Rosetta Stone Language Software

Introduction to Thai

Before you begin, there are a few things you should know.

1. Thai is actually written in a beautiful, intriguing and to Western eyes seemingly indecipherable syllabary. What you see here is a hodgepodge of the transliteration systems used in several guides.

2. Thai is a tonal language. The tones are as follows:

Low tone – à
High tone – á
Lilt up – â
Lilt down – ă

Absence of an accent means the tone is flat. Getting this right for a beginner is rough and you have to hear it for it to make sense. It’s good to come up with your own convention for keeping things straight in your own mind so you can adapt the system once you’ve actually heard Thai spoken.


Rosetta Stone Thai Level I



3. Thai has two consonants we lack in English. We’ve followed the easiest typographical convention for these two sounds:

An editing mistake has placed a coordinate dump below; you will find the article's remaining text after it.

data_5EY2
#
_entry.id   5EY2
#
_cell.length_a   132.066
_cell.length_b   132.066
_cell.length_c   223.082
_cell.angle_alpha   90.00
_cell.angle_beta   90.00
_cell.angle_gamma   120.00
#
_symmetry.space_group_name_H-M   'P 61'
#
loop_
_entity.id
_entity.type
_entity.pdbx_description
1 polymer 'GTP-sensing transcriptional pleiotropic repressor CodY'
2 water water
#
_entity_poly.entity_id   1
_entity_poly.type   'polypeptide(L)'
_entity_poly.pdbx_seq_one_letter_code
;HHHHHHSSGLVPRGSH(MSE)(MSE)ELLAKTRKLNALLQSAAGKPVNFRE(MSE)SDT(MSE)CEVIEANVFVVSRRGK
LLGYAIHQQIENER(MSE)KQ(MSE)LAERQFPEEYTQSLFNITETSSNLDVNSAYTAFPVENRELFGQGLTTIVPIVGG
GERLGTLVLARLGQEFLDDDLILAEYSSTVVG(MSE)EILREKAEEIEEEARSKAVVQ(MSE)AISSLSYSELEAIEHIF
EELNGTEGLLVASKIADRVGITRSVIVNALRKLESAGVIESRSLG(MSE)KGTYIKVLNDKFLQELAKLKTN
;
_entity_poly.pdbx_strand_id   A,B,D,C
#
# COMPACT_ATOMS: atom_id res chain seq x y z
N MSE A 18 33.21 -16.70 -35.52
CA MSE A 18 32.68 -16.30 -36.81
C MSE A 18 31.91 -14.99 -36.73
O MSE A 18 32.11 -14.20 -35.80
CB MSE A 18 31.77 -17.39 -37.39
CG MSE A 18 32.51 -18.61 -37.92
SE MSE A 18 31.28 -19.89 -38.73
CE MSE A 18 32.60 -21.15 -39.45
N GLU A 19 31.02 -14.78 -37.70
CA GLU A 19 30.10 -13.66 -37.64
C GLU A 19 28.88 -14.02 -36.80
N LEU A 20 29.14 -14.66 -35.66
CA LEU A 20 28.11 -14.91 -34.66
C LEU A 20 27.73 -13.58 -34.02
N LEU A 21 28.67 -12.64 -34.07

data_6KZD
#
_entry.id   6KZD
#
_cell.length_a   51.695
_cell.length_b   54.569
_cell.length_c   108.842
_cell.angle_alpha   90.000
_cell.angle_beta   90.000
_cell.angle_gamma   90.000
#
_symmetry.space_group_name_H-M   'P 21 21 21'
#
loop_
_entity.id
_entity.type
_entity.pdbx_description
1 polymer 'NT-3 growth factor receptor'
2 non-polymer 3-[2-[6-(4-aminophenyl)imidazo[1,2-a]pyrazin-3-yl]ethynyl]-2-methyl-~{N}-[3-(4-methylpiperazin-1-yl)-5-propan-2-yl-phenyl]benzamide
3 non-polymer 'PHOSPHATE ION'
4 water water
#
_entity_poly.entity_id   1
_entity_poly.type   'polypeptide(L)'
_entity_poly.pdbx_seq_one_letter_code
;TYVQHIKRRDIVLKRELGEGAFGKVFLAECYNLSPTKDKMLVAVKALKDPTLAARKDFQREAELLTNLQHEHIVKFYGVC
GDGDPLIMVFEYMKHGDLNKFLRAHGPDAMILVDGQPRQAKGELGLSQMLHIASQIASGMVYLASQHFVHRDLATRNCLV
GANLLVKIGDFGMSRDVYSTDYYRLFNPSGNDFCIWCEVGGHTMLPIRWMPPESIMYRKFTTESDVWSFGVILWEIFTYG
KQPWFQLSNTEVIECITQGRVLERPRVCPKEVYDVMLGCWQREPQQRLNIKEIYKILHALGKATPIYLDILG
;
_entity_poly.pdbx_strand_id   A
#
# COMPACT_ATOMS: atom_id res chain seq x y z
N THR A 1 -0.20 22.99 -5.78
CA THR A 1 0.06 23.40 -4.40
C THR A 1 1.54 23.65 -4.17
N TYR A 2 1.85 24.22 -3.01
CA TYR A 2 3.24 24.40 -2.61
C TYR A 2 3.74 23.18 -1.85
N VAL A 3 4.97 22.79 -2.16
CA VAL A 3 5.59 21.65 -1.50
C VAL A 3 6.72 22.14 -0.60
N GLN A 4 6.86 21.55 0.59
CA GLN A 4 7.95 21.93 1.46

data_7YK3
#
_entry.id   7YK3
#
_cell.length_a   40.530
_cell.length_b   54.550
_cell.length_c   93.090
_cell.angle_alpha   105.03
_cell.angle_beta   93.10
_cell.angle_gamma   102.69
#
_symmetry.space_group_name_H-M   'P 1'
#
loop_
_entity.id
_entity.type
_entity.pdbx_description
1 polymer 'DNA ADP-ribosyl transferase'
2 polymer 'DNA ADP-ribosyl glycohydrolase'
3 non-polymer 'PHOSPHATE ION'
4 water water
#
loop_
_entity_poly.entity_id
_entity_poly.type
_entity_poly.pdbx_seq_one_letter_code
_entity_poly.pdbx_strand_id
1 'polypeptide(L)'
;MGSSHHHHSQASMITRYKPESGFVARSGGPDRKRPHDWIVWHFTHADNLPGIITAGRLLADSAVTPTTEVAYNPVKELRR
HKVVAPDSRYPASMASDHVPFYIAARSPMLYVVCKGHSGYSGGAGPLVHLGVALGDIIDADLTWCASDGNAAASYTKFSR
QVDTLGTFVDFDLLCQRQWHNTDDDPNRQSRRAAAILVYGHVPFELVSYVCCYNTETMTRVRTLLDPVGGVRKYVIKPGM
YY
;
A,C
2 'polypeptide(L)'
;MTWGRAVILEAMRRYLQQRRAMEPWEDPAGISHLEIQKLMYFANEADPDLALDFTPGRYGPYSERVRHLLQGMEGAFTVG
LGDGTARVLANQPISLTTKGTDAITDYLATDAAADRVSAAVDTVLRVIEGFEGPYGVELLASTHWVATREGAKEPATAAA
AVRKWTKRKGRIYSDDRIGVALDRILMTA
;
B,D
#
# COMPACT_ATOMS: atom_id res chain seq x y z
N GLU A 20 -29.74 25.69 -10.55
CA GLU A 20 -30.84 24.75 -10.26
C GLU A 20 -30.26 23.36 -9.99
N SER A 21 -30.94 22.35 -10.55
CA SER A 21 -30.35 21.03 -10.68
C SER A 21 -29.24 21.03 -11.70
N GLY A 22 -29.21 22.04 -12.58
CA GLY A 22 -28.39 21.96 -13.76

bp is halfway between a “b” and a “p”
dt is halfway between a “d” and a “t”

Think of these two phrases: “Rob Peter to pay Paul.” “He spun the red top.” Say them fast and then try to approximate the sounds in bold. Again, you may have to hear it.

4. Thai grammar is so simple that it’s bizarrely complex. Some things will go together in a way that makes you say, “Hey, that was easy!” Others will have you going, “What was that all about?” Try to stick to the constructions in the stock phrases I’ve given. In lessons two and four in particular I’ve tried to show how things go together to help you along.

5. Thai is a language with multiple levels of politeness and nuance that cannot be taught here. What can be taught is the importance of kráp and . The first is used for talking to males, the second for females. Tack them liberally onto phrases like please, thank you, how are you, please write it and anything else that feels like a request or a chance to make a good impression.

6. Thai is a language of which I know a very few structures and phrases. The information here is patched together from various sources and should open some doors. Some of the phrases are not quite right but have been reworked to be easier to learn vis-à-vis the other material. In short, this is not a comprehensive guide, just a little primer to get you started. Constructive criticism for making the learning easier and helping avoid misunderstandings would be appreciated. kŏr, e-mail languages-at-gbarto.com if you've got something to add.